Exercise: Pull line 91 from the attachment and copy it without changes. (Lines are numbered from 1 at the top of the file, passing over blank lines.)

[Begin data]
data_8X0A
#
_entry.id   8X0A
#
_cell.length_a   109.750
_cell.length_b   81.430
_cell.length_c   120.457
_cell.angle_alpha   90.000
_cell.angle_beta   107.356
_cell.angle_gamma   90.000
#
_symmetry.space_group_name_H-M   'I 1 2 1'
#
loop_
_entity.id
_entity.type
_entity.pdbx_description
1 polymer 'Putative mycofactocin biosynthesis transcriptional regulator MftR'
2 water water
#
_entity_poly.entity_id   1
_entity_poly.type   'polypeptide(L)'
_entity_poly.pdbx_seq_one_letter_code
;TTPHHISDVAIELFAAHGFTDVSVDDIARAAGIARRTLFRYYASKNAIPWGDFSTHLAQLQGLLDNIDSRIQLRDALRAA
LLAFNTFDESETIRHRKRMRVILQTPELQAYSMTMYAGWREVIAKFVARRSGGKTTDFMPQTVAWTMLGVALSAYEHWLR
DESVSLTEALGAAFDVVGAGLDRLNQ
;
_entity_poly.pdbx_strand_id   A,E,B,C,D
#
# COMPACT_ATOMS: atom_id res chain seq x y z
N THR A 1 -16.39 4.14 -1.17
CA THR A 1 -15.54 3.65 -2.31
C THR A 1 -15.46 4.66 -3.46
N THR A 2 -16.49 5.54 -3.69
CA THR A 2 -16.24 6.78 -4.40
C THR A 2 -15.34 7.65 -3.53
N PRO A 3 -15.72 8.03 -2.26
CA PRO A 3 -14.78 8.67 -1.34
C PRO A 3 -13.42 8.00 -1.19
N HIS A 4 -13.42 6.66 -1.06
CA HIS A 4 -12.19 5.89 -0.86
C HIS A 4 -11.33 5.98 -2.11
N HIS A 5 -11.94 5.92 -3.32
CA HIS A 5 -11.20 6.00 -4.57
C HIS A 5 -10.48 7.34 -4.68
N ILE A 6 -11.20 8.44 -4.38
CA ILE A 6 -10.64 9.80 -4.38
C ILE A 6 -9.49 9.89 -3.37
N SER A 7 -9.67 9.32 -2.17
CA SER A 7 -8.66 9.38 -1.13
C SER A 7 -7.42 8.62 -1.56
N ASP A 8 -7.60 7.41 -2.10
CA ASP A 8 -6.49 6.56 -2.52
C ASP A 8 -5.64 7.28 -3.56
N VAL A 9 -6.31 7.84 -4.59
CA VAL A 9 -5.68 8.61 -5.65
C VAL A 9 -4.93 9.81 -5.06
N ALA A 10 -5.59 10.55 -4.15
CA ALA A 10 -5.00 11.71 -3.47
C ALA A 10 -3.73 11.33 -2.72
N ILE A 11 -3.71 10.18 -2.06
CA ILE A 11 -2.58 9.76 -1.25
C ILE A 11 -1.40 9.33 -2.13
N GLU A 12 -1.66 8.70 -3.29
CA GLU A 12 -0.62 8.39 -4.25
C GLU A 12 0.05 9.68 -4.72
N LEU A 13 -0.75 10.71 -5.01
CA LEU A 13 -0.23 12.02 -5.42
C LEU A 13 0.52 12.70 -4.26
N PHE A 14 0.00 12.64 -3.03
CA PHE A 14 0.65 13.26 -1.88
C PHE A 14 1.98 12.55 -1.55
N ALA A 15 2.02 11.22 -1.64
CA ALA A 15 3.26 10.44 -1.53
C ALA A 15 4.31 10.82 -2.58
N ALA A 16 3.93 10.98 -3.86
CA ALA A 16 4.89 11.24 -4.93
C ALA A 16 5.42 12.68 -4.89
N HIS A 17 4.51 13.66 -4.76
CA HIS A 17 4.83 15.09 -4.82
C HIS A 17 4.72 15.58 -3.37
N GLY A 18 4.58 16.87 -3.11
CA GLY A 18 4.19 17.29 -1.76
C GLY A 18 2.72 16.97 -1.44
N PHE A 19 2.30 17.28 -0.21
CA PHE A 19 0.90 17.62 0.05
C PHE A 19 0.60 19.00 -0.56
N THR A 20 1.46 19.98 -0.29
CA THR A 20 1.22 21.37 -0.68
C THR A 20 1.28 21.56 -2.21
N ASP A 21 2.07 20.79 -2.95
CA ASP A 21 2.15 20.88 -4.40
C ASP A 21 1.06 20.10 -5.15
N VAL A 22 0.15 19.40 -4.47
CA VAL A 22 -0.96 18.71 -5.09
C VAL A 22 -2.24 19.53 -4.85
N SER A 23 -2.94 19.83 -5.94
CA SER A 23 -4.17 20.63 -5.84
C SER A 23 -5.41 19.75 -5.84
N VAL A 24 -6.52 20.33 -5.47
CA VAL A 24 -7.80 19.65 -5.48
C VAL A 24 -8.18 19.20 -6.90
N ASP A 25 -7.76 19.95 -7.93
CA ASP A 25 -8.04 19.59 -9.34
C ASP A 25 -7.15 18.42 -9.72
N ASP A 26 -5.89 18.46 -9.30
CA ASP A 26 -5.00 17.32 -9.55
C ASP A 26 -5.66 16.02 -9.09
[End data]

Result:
N ASP A 21 2.07 20.79 -2.95